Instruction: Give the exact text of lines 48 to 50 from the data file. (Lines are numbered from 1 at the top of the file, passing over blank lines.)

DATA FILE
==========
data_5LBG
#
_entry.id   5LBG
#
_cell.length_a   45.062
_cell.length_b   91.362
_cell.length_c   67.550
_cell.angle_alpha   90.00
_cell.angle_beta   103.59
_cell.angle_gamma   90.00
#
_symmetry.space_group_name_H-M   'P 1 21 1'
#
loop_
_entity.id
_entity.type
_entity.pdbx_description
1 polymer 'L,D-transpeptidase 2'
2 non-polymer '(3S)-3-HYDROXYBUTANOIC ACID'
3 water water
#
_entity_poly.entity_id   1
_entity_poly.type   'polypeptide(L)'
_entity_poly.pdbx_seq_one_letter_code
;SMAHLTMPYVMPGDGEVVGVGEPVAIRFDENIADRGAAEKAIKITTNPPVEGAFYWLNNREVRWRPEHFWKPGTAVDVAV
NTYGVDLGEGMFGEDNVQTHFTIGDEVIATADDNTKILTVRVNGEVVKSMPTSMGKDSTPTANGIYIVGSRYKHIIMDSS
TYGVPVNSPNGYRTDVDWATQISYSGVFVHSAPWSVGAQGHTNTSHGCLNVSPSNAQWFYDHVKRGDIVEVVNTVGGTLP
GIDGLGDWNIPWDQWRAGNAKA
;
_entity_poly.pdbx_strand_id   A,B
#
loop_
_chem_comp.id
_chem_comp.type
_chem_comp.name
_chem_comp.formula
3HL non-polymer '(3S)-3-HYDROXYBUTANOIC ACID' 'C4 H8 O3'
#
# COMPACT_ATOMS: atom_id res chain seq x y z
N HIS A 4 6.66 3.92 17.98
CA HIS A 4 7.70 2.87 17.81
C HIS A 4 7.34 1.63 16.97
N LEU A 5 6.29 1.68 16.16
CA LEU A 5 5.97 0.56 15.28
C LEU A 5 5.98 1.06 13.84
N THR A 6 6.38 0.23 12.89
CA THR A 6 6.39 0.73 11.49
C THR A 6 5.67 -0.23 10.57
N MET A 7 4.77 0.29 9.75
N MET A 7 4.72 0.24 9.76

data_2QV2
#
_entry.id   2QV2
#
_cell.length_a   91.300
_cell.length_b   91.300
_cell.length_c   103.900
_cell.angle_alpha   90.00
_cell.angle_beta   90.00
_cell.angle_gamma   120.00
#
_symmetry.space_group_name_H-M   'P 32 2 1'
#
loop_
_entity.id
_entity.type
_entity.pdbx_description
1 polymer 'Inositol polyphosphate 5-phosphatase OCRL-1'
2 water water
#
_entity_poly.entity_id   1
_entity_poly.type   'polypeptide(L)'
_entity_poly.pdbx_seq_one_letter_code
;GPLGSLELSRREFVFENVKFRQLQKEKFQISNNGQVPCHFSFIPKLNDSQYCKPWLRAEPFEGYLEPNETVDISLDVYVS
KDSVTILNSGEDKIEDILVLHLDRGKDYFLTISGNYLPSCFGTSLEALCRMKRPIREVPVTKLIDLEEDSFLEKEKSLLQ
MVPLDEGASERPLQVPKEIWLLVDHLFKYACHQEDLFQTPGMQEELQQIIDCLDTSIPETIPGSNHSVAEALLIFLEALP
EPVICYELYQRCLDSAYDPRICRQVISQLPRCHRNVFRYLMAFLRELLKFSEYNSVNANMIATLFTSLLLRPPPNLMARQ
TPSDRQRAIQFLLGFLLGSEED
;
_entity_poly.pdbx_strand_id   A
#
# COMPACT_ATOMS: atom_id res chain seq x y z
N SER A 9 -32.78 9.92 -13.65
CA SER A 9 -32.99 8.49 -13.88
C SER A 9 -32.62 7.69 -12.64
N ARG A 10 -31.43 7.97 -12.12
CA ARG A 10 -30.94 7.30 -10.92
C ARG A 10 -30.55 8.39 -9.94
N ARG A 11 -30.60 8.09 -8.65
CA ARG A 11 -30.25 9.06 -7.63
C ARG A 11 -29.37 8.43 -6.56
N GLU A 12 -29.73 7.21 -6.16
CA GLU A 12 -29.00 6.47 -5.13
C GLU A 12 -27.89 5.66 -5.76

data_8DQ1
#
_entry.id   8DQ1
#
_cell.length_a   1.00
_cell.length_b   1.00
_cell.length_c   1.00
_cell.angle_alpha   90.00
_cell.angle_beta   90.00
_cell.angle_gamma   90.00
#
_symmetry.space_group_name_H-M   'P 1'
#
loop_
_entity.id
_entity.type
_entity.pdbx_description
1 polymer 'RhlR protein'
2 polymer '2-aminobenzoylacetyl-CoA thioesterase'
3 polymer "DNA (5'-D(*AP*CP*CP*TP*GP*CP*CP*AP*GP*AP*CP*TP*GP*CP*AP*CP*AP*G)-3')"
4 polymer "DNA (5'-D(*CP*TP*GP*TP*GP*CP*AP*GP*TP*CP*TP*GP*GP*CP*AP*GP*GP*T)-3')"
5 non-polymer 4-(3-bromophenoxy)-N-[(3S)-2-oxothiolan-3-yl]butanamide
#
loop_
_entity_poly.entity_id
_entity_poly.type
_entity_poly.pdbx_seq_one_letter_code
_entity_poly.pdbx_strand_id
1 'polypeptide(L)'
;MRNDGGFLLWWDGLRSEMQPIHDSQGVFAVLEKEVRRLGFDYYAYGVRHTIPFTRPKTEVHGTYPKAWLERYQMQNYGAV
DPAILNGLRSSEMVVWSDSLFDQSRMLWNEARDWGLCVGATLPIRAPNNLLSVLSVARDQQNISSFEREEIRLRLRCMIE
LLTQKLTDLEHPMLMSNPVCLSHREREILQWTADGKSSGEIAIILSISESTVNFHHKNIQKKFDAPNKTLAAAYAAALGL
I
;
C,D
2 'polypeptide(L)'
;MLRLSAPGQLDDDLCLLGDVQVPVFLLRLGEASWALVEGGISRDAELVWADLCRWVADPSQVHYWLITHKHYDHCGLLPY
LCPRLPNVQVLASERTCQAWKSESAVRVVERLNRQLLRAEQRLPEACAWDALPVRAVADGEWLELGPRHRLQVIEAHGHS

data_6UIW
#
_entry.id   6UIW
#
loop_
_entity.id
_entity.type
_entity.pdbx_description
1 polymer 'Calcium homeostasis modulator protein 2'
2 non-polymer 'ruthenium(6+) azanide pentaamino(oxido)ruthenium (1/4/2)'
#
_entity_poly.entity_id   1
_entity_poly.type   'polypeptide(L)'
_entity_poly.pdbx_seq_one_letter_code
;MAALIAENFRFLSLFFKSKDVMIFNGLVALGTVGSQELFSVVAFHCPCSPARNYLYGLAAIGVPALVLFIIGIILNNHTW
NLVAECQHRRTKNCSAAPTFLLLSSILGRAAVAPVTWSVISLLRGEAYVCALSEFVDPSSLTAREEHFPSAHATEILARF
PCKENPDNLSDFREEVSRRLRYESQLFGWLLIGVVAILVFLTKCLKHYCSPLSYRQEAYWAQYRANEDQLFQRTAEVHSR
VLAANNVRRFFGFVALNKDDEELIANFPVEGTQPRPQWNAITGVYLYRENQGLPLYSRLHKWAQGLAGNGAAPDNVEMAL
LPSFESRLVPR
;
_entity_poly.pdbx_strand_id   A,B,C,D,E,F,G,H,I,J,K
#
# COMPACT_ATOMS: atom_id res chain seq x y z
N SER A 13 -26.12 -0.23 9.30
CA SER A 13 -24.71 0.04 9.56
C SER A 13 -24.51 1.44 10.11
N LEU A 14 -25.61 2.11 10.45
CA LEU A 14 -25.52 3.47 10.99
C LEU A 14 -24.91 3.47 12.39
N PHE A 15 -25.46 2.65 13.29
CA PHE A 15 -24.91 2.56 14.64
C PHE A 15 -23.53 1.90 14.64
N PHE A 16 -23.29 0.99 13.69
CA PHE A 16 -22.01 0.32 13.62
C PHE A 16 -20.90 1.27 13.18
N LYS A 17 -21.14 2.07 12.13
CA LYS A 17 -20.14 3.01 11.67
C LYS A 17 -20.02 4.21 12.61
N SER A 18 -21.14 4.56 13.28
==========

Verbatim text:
C THR A 6 5.67 -0.23 10.57
N MET A 7 4.77 0.29 9.75
N MET A 7 4.72 0.24 9.76